California-based nonprofit organization Amazon Watch has released a video showing how Chevron has covered up contamination in the Amazon rainforest.
In fact, it is being reported the footage, which is a part of a series of “secret tapes,” could be “smoking gun evidence” of the oil giant’s corruption in Ecuador.
Amazon Watch claims its office in Washington, D.C., received a “mysterious package with no return address” – most probably from a whistleblower in 2011 – containing dozens of DVDs of recordings by Chevron. It also came with a handwritten noted that read: “I hope this is useful for you in the trial against Texaco/Chevron! Signed, A friend from Chevron.”
“A staffer avoided opening it fearing it may have been a bomb,” the nonprofit states on its website. “We could never have guessed that the contents would instead turn out to be a smoking gun in one of the largest and longest-running environmental cases in the world.”
The released footage purportedly shows an exchange between two individuals who appear to be Chevron workers looking for soil samples for oil contamination ahead of an inspection by Ecuadorian court officials.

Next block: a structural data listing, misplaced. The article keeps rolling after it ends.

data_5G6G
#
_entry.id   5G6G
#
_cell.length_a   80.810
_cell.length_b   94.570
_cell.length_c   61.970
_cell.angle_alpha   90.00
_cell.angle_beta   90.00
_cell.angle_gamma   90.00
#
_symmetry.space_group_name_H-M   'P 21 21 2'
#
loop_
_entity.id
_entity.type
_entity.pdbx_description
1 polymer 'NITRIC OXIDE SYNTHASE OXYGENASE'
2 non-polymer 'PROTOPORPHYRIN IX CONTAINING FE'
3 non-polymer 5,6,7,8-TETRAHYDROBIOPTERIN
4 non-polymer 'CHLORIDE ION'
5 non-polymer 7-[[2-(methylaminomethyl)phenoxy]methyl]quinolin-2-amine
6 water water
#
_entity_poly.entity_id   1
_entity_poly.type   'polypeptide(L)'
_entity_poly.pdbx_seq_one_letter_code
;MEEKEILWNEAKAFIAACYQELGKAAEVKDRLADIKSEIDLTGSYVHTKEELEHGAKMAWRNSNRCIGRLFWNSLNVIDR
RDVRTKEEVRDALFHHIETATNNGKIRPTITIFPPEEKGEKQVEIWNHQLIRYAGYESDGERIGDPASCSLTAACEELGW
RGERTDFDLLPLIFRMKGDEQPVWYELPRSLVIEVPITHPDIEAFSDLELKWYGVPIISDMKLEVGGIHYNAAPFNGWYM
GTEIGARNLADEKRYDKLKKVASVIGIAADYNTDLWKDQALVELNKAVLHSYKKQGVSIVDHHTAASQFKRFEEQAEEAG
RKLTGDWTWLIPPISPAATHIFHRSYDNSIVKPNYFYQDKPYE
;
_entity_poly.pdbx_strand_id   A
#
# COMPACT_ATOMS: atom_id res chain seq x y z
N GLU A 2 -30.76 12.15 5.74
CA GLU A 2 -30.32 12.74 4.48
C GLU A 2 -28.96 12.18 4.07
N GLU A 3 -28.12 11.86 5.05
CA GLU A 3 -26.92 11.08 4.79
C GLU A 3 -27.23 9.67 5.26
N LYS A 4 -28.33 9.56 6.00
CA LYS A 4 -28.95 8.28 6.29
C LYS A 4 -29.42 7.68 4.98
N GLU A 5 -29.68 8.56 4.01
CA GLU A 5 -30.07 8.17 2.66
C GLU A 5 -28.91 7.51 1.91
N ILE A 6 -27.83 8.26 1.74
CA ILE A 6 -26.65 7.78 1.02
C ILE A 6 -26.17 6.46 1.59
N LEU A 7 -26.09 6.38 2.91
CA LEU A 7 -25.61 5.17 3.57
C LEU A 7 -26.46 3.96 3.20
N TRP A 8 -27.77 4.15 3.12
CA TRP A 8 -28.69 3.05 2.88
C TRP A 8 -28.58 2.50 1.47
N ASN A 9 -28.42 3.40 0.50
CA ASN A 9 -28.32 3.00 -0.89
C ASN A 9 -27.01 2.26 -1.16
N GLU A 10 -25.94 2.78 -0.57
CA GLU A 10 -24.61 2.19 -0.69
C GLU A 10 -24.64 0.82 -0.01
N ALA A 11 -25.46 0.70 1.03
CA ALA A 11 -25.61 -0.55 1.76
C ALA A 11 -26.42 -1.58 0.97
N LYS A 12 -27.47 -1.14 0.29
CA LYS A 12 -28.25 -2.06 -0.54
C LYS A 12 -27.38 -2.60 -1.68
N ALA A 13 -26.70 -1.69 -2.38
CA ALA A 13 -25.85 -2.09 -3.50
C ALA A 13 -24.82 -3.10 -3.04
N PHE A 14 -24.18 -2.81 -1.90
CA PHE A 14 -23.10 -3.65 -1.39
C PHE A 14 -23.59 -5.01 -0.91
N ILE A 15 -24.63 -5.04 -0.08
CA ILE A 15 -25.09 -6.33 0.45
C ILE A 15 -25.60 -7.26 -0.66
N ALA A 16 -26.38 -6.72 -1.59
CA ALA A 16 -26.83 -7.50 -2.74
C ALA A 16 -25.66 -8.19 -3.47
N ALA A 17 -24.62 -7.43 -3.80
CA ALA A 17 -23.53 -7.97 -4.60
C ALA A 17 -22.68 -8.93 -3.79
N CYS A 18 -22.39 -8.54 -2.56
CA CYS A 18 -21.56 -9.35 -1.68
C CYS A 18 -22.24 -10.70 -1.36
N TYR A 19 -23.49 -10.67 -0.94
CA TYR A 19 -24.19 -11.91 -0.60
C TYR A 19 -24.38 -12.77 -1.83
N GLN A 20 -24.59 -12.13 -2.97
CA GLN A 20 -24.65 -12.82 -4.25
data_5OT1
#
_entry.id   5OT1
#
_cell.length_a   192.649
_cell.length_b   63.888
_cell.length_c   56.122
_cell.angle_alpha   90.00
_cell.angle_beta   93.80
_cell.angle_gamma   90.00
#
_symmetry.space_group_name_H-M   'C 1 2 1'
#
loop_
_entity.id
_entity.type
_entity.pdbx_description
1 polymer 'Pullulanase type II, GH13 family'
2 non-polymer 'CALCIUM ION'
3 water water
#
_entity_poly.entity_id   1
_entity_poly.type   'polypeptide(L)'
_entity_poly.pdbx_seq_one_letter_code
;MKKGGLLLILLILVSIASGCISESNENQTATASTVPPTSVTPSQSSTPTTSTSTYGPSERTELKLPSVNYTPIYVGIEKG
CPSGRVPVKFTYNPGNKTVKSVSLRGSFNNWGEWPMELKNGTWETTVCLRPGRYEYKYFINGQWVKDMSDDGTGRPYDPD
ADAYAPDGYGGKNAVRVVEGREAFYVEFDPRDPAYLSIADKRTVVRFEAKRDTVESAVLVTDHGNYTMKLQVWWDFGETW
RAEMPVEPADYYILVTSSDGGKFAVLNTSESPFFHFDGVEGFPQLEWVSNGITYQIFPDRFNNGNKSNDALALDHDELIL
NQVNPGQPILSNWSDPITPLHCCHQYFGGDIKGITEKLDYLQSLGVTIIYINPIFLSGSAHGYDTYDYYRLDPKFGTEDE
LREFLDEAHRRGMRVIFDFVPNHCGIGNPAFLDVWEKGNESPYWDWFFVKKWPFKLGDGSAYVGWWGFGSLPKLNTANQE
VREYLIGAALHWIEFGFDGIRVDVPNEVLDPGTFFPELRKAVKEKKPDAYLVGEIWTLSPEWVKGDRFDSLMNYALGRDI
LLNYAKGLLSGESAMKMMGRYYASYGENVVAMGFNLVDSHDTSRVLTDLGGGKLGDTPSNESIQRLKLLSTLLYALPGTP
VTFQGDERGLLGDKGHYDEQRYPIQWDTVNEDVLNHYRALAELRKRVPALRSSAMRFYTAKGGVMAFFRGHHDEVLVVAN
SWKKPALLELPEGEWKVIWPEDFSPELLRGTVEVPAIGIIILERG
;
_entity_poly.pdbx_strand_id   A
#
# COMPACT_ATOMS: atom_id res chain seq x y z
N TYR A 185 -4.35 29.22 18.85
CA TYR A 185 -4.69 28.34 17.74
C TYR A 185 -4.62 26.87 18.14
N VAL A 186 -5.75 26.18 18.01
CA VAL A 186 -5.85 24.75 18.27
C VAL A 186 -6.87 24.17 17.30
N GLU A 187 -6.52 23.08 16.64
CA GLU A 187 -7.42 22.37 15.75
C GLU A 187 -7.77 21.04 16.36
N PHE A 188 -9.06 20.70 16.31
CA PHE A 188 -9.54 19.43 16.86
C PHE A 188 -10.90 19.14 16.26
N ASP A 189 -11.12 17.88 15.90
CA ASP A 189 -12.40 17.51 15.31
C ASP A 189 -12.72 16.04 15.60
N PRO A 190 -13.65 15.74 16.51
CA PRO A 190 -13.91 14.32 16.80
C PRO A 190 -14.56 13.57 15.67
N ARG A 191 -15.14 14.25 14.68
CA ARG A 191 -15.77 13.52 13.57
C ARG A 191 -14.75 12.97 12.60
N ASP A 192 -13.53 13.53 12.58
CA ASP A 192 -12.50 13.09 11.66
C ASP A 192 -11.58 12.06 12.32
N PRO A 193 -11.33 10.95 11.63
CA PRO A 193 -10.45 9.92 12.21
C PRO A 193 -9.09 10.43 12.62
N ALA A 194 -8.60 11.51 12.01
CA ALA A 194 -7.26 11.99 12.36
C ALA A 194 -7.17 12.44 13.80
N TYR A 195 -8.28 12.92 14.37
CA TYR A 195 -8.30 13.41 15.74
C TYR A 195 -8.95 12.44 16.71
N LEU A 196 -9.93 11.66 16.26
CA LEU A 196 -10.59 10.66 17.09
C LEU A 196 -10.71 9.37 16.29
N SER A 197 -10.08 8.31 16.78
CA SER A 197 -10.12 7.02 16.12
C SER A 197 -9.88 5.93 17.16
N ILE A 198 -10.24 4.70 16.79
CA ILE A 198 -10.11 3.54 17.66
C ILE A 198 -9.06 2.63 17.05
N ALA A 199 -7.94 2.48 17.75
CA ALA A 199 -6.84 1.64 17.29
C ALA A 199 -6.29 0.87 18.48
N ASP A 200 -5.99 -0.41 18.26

While they hope to extract “clean” results to submit as evidence for the trial – that has been going on for decades between the residents of Ecuador's Amazon forest and the energy company – all they can find is crude waste in the area they selected for sampling.
While Chevron maintains the video proves nothing, Kevin Koenig, Ecuador program director for Amazon Watch, told VICE News that the latest footage "is smoking gun evidence of Chevron's corruption caught on tape."
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The Amazon has already been cut down by almost 20 percent over the past 40 years. Multinational energy corporations from all over the world have also polluted it in the name of crude oil. Controversies involving companies like Chevron and Texaco reveal disturbing statistics of the irreparable damage done to the rainforest.
Apart from court cases, dozens of online petitions have been launched requesting support for saving the Amazon jungle from oil drilling companies. Organizations like AVAAZ, WWF and GREENPEACE have long been urging the world to save the environment through saving the Amazon but to no avail.
According to a report by WWF, oil and gas extraction can have various adverse effects on the rainforest including deforestation, indigenous conflict, biodiversity loss, soil, aquatic and air pollution.
Greenpeace stated in its petition that Amazon stores 80 to 120 billion tons of carbon, helping to stabilize the planet's climate. Destroying the jungle would mean gradually destroying the whole planet.
AVAAZ warned in 2013 how wildlife and the pristine environment of the rainforest will suffer because of the oil exploitation projects.
However, nothing concrete has been done to save the rainforest from exploitation so far.